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Bodegas Izadi Rioja Reserva 2011
Critical AcclaimAll Vintages
Located in Rioja Alavesa, Izadi aims to produce wines that express the character of the varieties indigenous to Rioja: Viura, Malvasía, Garnacha, Tempranillo, Graciano and Mazuelo. They own 72 hectares and have access to another 108 hectares through long term contracts. All are located in a triangle, hence this familiar shape on their labels, formed by the towns of Villabuena, Samaniego and Ábalos. Farming is sustainable with many organic practices. The average age of the vines is greater than fifty years old and the soils are a mix of sandy clays and clay limestone.
Stylistically they adhere to a middle ground between tradition and modernism in Rioja valuing the elegance of the former married to the fruit-forward qualities of the later. The Anton Family founded Izadi in 1987 after years of running vineyards in Villabuena de Alaba. The Antons also own a one star Michelin Restaurant (Zaldiaran) in the hamlet of Vitoria. Transformation of the winery happened in 1997, when Don Gonzalo Anton hired Mariano Garcia (wine maker for 30 years at Vega Sicilia). Together with Angel Ortega (winemaker for Izadi), they created what we now recognize as the Izadi style: robust yet refined, modern and elegant.
Highly regarded for distinctive and age-worthy red wines, Rioja is Spain’s most celebrated wine region. Made up of three different sub-regions of varying elevation: Rioja Alta, Rioja Alavesa and Rioja Oriental. Wines are typically a blend of fruit from all three, although specific sub-region (zonas), village (municipios) and vineyard (viñedo singular) wines can now be labeled. Rioja Alta, at the highest elevation, is considered to be the source of the brightest, most elegant fruit, while grapes from the warmer and drier Rioja Oriental produce wines with deep color and higher alcohol, which can add great body and richness to a blend.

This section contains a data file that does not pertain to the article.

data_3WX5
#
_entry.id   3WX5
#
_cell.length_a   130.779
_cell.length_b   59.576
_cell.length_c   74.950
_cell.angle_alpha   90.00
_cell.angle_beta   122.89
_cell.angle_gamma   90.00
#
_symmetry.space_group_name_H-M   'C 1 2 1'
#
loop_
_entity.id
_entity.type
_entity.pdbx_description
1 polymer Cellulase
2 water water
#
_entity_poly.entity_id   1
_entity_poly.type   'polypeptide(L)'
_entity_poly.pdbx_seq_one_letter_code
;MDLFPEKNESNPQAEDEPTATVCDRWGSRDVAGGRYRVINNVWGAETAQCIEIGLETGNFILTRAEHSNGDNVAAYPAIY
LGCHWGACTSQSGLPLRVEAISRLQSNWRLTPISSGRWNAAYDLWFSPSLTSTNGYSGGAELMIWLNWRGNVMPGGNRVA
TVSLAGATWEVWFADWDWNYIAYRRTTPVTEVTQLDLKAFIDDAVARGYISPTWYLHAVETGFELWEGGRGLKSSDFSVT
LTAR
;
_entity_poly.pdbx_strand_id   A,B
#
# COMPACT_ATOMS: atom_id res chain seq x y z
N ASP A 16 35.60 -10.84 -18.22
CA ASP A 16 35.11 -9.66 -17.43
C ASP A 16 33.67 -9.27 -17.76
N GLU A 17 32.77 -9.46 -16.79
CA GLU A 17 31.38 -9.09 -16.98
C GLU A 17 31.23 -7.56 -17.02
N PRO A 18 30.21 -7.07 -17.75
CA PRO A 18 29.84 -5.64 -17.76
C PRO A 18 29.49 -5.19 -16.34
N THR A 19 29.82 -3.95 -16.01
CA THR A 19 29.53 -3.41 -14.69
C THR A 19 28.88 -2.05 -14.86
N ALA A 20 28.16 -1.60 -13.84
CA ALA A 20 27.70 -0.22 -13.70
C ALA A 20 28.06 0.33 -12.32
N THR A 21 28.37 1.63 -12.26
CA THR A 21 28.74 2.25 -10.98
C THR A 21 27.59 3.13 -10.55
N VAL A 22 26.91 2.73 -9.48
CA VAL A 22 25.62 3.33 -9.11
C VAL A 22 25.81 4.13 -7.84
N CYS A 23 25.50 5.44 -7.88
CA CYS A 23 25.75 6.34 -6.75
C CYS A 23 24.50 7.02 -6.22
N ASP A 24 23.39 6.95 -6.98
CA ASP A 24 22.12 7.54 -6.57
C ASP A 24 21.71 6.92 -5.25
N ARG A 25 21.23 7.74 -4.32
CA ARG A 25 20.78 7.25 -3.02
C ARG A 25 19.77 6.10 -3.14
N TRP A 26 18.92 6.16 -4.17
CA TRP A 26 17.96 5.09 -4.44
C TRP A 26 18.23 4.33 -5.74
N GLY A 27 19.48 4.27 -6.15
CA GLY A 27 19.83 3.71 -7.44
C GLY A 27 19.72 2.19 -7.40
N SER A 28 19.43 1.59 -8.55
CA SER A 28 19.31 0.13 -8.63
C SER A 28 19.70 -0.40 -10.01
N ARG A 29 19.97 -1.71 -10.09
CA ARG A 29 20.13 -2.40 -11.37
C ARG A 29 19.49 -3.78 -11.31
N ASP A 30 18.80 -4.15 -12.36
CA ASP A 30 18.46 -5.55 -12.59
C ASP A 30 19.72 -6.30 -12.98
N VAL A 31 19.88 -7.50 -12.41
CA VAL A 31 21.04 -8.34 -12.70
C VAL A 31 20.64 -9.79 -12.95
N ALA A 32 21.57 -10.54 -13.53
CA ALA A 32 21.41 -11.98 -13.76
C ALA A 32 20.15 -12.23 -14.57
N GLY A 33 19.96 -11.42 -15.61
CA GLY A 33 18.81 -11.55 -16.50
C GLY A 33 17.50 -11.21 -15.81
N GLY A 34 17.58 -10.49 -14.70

Fresh and fruity Riojas labeled, Joven, (meaning young) see minimal aging before release, but more serious Rioja wines undergo multiple years in oak. Crianza and Reserva styles are aged for one year in oak, and Gran Reserva at least two, but in practice this maturation period is often quite a bit longer—up to about fifteen years.
Tempranillo provides the backbone of Rioja red wines, adding complex notes of red and black fruit, leather, toast and tobacco, while Garnacha supplies body. In smaller percentages, Graciano and Mazuelo (Carignan) often serve as “seasoning” with additional flavors and aromas. These same varieties are responsible for flavorful dry rosés.
White wines, typically balancing freshness with complexity, are made mostly from crisp, fresh Viura. Some whites are blends of Viura with aromatic Malvasia, and then barrel fermented and aged to make a more ample, richer style of white.
Notoriously food-friendly with soft tannins and a bright acidity, Tempranillo is the star of Spain’s Rioja and Ribera del Duero regions and important throughout most of Spain. Depending on location, it takes on a few synonyms; in Penedès, it is known as Ull de Llebre and in Valdepeñas, goes by Cencibel. Furthermore in Portugal, known as Tinta Roriz, it is a key component both in Port and the dry red wines of the Douro. The New World regions of California, Washington and Oregon have all had success with Tempranillo, producing a ripe, amicable and fruit-dominant style of red.
In the Glass
Tempranillo produces medium-weight reds with strawberry and black fruit characteristics and depending on yield, growing conditions and winemaking, can produce hints of spice, toast, leather, tobacco, herb or vanilla.
Tempranillo’s modest, fine-grained tannins and good acidity make it extremely food friendly. Pair these with a wide variety of Spanish-inspired dishes—especially grilled lamb chops, a rich chorizo and bean stew or paella.
The Spanish take their oak aging requirements very seriously, especially in Rioja. There, a naming system is in place to indicate how much time the wine has spent in both barrel and bottle before release. Rioja labeled Joven (a fresh and fruity style) spends a year or less in oak, whereas Gran Reserva (complex and age-worthy) must be matured for a minimum of two years in oak and three years in bottle before release. Requirements on Crianza and Reserva fall somewhere in between.